Wednesday, 5 August 2020

Nuclear Weapons Were A Driving Force For Space Exploration


Chris Gainor in Hiroshima in 1985.

August 6 and 9 mark the 75th anniversaries of the two times that nuclear weapons have been used in anger, when the United States military dropped atomic bombs on Hiroshima and Nagasaki in Japan, killing more than 100,000 people and injuring as many others.

The decision to use those bombs and their role in bringing an end to World War II and starting the Cold War remain matters of great controversy today. What is beyond debate is that the world has had to live ever since under the threat of nuclear weapons.

For many years, that threat centred on the Cold War confrontation between the U.S. and its allies, and the Soviet Union and its allies. For the last 30 years that threat has shifted to other countries that possess nuclear weapons, including countries in the Middle East, longtime adversaries India and Pakistan, and countries like Iran and North Korea. Today tensions are rising again between the U.S. and its former Cold War adversaries in Russia and China.

It is also important to note that the events of 75 years ago had a major impact humanity’s reach into space.

World War II led to advances in many military technologies. Fears during that war that German scientists had the means to develop nuclear weapons led the U.S. government, with cooperation from Great Britain and Canada, to build the first atomic bombs under a shroud of secrecy. Although Nazi Germany did not build its own nuclear weapons, it developed the first long-range rocket missile, the V-2, which it used in the final year of the war against targets in England, Belgium and France. 

The first nuclear explosion took place on July 16, 1945, in the New Mexico desert, and it was kept secret for another three weeks until 16 hours after a single bomb levelled Hiroshima on the morning of August 6, 1945. The White House announced the bombing and revealed the basic facts about nuclear weapons, saying: “We have spent two billion dollars on the greatest scientific gamble in history - and won.” 

The news of such a powerful new class of explosive immediately caused many people to think about marrying nuclear weapons to long-range rockets. The New York Times on August 8 contained an article speculating on this idea. At the same moment, both the U.S. and Soviet militaries were rounding up German rocket experts and collecting the remaining V-2 rockets and components in Germany. 

The work on long-range missiles and nuclear weapons in the U.S. and the Soviet Union that followed the end of World War II took more than a dozen years to mature to the point where both Cold War adversaries began testing powerful new rockets known as intercontinental ballistic missiles (ICBMs) that were capable of lofting thermonuclear weapons to any point on Earth. The Soviet Union gave the world notice that it had that capability by launching the first artificial satellite of the Earth, Sputnik, on October 4, 1957, atop its R-7 ICBM.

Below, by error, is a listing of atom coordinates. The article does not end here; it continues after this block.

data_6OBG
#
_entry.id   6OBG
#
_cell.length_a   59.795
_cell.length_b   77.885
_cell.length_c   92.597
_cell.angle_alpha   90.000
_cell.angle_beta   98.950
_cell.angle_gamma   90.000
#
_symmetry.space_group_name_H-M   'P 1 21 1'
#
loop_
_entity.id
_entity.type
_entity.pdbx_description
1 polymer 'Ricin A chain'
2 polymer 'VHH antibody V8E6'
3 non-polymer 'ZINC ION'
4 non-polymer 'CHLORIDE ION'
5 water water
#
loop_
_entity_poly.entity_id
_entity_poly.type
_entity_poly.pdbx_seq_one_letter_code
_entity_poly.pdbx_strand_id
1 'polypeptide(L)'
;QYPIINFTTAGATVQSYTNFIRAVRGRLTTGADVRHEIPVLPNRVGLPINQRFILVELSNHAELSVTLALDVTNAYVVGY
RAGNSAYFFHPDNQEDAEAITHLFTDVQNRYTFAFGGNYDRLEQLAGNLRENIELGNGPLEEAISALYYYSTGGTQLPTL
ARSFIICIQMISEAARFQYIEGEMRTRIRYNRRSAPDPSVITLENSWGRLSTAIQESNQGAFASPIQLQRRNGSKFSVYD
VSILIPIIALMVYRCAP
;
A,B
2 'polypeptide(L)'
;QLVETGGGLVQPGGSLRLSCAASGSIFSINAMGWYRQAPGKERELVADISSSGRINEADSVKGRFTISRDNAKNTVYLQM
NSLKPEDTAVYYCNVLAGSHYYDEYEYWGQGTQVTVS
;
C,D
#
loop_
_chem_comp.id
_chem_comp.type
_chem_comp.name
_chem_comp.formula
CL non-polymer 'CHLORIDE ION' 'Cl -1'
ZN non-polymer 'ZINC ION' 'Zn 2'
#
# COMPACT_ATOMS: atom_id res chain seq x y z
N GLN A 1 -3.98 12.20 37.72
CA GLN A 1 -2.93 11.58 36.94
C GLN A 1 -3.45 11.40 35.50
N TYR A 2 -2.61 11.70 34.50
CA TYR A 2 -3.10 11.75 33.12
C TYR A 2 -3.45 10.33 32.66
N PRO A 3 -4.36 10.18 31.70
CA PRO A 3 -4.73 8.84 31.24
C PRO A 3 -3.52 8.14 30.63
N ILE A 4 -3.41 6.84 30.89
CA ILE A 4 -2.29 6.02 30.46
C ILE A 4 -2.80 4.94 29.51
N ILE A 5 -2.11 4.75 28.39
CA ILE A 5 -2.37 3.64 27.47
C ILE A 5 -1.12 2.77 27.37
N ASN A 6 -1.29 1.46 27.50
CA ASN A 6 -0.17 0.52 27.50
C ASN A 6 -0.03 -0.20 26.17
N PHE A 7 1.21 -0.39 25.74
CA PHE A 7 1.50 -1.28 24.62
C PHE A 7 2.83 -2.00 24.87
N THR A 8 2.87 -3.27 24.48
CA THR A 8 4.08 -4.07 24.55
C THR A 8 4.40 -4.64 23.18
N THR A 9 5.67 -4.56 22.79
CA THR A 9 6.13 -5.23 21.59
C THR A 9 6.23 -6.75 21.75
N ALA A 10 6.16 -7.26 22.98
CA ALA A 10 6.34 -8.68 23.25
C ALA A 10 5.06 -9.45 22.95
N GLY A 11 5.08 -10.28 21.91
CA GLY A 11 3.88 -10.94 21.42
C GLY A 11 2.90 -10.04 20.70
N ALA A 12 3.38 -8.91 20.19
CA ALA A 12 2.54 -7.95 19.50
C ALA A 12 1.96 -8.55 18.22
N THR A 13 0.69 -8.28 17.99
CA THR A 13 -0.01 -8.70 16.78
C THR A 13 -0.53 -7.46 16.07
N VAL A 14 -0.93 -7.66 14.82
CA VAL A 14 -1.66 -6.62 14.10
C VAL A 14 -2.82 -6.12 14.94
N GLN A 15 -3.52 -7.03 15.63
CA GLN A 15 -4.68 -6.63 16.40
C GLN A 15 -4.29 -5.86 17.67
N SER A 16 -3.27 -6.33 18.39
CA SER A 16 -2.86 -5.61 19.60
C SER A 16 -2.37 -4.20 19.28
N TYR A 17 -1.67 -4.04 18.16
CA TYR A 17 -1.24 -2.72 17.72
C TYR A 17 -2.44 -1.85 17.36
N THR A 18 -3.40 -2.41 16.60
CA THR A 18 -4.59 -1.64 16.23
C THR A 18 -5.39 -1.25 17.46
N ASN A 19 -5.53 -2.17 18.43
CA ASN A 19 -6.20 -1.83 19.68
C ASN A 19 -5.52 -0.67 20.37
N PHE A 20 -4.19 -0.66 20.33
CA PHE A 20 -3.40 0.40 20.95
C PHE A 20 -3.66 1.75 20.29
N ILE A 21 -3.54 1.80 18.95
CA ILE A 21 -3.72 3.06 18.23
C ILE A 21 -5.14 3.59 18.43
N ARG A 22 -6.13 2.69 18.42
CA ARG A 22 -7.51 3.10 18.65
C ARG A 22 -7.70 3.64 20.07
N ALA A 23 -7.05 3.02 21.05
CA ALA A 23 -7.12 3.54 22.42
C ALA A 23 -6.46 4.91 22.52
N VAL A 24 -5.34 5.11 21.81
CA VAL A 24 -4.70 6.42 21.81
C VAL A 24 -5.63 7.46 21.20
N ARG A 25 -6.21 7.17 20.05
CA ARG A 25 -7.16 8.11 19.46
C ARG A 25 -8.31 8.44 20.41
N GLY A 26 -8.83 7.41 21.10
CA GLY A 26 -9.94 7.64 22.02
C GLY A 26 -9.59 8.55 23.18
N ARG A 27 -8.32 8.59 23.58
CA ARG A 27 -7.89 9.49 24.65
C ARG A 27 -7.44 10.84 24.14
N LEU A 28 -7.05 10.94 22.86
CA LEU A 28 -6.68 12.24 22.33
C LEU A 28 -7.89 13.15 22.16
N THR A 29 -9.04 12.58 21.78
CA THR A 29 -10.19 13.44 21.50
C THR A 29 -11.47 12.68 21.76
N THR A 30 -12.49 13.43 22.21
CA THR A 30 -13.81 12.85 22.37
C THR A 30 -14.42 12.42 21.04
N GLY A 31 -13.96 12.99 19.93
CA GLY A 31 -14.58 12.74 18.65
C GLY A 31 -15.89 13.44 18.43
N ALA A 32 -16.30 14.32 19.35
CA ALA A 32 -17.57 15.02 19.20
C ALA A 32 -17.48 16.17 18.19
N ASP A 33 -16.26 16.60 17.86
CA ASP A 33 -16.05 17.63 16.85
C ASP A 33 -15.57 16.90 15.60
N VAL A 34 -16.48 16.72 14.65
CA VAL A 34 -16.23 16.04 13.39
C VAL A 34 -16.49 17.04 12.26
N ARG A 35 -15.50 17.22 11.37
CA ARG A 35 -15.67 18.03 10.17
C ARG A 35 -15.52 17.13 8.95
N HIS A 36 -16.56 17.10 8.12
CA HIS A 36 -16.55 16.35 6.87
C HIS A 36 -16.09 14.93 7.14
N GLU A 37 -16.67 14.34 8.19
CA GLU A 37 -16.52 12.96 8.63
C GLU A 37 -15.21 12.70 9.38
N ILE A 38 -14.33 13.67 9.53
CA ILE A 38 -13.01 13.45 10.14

Derivatives of that missile launched the first spacecraft to the Moon and beyond, and the first humans into space, and they are still in use today. The U.S. space program in the 20th century also depended on ICBMs and technologies advanced by ICBMs. 

Without the nuclear weapons that first appeared 75 years ago, it is hard to imagine space exploration as we know it. Given the many calls on government resources, the large amounts of money required to build the first space launch vehicles could only be justified on the grounds of national defence. Even the highly expensive Apollo program that put the first humans on the Moon 51 years ago was motivated mainly by Cold War considerations rather than a desire for scientific discovery. 

While the exploration of space represents one of the most sublime achievements of humanity, it arose from rockets built first in the service of the odious Nazi regime in Germany, and further advanced by the creation of nuclear weapons of a scale that can wipe out most life on Earth. 

I have explored these paradoxes in my book, The Bomb and America’s Missile Age, which came out two years ago. That book is part of a reassessment of the history of space exploration that has been undertaken by many historians in recent years.

For many years, it was widely believed that our first steps into space resulted from widespread public support for space exploration, along with humanity’s love of exploration in general. The truth is that public support for space exploration has been limited by the great cost of exploration and the call of other priorities on Earth.

When the gigantic rockets needed to loft space vehicles away from Earth were being built as part of nuclear forces, and space achievements were seen as a measure of the political, economic and intellectual strength of the contending superpowers in the Cold War, the result was the space race that climaxed in the flights of Apollo. At that time and since, astronauts and scientists have made many unexpected and important discoveries about our universe, including the planet we live on. 

One of them was a set of discoveries about how the atmospheres of planets work. That has led to the finding that humanity’s over-reliance on carbon fuels is leading to climate change, which now stands alongside nuclear weapons as a threat to the future of our species.




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